Will lily’s mission succeed? And if so, at what cost? Will there be anything left of her family, or the people who she cares about in this breathtaking, edge of the seat thriller?
The Fisherman’s Lily is a fast paced, exciting read and I would recommend it to anyone who likes crime fiction.
My Ranking:
4 Stars
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5 Star Review: I Truly Lament Working Through the Holocaust By Mathias B. Freese

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I truly Lament is a unique and remarkable compilation of 27 Holocaust stories. Each story explores different points of view, concepts and theses all corresponding to the Holocaust. The stories take the reader on a deep, psychological and profound emotional journey into the stark reality of what it was like to live, exist or to die in the inhumane conditions of the concentration camps run by the Nazis. In the opening chapters the stories deal mostly with the plight of Jews in concentration camps that have no choice to endure the cruel and unjustified punishments of the prison guards who would decide their own type of weapon as they saw fit. Many of the men were ordered to dig trenches for hours on end, often resulting in their death as the Nazi ideology behind this cruel task was to wear the men out to a point where they evolved into Muselmänner (the stage before the ovens). Existence in the camps was short, nasty and brutish without meaning. The Nazis kept the men alive upon the barest thread of existence, teased individuality out of them as they wanted the men to loath themselves to their last dying moment. Most vile of all the Nazis wanted the men to willingly go along with their own extermination.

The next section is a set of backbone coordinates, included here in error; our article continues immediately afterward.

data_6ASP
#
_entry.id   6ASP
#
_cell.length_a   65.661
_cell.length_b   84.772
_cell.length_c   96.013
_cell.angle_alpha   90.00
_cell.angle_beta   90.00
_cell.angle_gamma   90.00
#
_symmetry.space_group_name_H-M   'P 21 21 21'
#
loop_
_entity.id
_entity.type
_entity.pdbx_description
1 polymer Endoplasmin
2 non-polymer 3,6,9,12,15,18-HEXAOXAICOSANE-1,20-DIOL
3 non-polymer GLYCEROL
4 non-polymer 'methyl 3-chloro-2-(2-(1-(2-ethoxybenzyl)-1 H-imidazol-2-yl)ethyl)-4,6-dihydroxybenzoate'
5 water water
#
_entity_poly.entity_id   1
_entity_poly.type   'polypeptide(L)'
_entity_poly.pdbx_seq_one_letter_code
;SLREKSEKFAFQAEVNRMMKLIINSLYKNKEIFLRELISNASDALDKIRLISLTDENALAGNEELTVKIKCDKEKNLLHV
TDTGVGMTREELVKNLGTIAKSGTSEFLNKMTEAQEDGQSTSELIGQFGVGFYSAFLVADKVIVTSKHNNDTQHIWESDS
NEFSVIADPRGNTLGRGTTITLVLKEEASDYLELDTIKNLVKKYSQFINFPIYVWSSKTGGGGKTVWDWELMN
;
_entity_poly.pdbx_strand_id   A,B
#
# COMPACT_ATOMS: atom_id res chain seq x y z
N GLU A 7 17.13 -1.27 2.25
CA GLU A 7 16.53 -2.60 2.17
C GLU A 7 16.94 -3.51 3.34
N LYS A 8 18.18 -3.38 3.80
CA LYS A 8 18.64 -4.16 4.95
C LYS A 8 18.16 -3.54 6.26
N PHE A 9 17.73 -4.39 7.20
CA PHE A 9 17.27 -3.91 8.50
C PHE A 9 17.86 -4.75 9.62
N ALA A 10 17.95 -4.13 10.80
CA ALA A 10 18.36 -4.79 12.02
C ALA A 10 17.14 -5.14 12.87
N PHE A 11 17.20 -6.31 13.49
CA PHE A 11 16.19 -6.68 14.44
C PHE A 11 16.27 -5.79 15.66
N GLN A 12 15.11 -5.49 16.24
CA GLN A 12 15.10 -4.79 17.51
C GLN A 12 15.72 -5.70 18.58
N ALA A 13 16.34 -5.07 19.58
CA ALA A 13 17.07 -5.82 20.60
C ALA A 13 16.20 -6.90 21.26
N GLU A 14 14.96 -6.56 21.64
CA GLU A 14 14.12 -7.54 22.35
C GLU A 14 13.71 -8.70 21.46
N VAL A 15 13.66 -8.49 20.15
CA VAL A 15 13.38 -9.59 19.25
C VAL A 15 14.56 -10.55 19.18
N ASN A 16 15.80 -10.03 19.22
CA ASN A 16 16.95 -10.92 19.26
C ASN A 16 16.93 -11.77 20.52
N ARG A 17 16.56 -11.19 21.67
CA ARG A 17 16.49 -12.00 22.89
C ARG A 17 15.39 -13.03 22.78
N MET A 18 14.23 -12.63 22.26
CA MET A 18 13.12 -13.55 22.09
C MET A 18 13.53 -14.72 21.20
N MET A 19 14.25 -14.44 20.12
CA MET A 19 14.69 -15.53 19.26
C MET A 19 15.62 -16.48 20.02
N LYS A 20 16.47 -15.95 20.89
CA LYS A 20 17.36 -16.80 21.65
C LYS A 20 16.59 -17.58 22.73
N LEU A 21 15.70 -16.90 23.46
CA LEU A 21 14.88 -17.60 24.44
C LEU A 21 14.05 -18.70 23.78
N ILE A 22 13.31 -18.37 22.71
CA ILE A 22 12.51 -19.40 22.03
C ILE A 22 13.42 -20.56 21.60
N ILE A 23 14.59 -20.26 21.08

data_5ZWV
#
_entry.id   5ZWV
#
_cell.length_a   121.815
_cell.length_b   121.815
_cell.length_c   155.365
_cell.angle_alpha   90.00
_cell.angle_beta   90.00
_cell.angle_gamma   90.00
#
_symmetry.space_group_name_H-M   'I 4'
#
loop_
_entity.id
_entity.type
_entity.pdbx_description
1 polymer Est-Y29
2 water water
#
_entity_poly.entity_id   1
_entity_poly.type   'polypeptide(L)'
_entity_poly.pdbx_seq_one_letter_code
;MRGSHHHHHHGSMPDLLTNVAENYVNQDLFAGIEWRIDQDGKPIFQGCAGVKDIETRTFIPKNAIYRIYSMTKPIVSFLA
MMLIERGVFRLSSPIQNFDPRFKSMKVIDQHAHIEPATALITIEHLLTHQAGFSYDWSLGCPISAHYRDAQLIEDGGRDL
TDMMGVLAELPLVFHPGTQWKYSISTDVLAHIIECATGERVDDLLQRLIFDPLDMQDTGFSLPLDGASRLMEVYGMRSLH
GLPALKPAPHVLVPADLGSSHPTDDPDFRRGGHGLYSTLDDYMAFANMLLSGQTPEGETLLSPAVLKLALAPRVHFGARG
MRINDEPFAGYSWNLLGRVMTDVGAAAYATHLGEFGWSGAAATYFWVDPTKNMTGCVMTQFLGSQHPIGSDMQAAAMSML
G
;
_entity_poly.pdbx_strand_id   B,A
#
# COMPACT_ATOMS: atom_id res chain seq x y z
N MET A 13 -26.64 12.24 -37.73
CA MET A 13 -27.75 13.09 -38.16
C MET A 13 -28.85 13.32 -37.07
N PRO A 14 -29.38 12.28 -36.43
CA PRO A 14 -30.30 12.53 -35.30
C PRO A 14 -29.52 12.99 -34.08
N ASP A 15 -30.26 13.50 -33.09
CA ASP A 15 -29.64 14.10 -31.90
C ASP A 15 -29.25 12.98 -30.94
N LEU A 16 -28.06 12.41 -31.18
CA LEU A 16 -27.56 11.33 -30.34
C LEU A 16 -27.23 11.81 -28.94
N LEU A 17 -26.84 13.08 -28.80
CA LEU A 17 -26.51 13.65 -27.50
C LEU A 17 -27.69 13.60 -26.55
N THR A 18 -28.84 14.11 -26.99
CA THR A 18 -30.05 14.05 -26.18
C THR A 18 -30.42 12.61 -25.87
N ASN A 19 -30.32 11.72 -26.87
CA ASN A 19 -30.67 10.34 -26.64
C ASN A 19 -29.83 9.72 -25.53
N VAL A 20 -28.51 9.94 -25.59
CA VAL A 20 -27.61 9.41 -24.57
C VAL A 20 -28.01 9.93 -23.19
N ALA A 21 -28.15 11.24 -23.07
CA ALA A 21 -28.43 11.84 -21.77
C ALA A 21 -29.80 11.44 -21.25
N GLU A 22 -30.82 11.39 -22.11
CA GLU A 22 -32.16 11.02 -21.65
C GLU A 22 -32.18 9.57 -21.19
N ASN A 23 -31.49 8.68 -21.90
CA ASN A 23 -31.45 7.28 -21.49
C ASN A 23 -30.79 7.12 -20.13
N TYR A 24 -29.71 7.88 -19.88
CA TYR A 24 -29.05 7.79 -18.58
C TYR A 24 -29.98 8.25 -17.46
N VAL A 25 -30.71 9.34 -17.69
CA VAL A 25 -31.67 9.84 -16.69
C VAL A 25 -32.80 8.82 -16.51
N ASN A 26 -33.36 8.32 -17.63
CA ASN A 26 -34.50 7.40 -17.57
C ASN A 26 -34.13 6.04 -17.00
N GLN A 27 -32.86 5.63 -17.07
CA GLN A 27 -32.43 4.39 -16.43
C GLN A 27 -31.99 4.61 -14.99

Perhaps the most harrowing of all the stories is “Hummingbird” where a Holocaust survivor tells us his own unique story at the age of 82. Part of him wants to live, and a part of him doesn’t mind dying as his life was so consumed by his existence in the camps that he doesn’t know what it was like to grow up without those horrors. He is damaged in so many ways and feels his life is in transit as he was made to slog through one camp to another in his younger years. He concludes that he now wanders the earth as an old man in search of a planet and the only reason he survived the camps was that his body desired to go on long after his mind had given up.
Mathias B. Freese has created a powerful thought-provoking work of fiction that cleverly examines a number of diverse perspectives on the Holocaust through several different writing styles, ranging from gothic, Utopian, romantic and chimerical. Each and every story will no doubt leave the reader speechless as we follow the few survivors that managed to outlive the brutality and starvation imposed by the Nazis, only to find their lives are full of insecurities and there is no escape from the torment they once suffered. All of which leads me to close and agree that we will never be done with the Holocaust and this book is living proof of that and I fully agree with other reviewers that it should be mandatory reading for all.
My Ranking:
5 Stars

My Review Sites:
https://walkerputsche.wordpress.com/
http://catherineroseputsche.webs.com/
http://t.co/G0ExZgmlwc
https://twitter.com/Putsche73
https://www.goodreads.com/author/show/6867405.Catherine_Rose_Putsche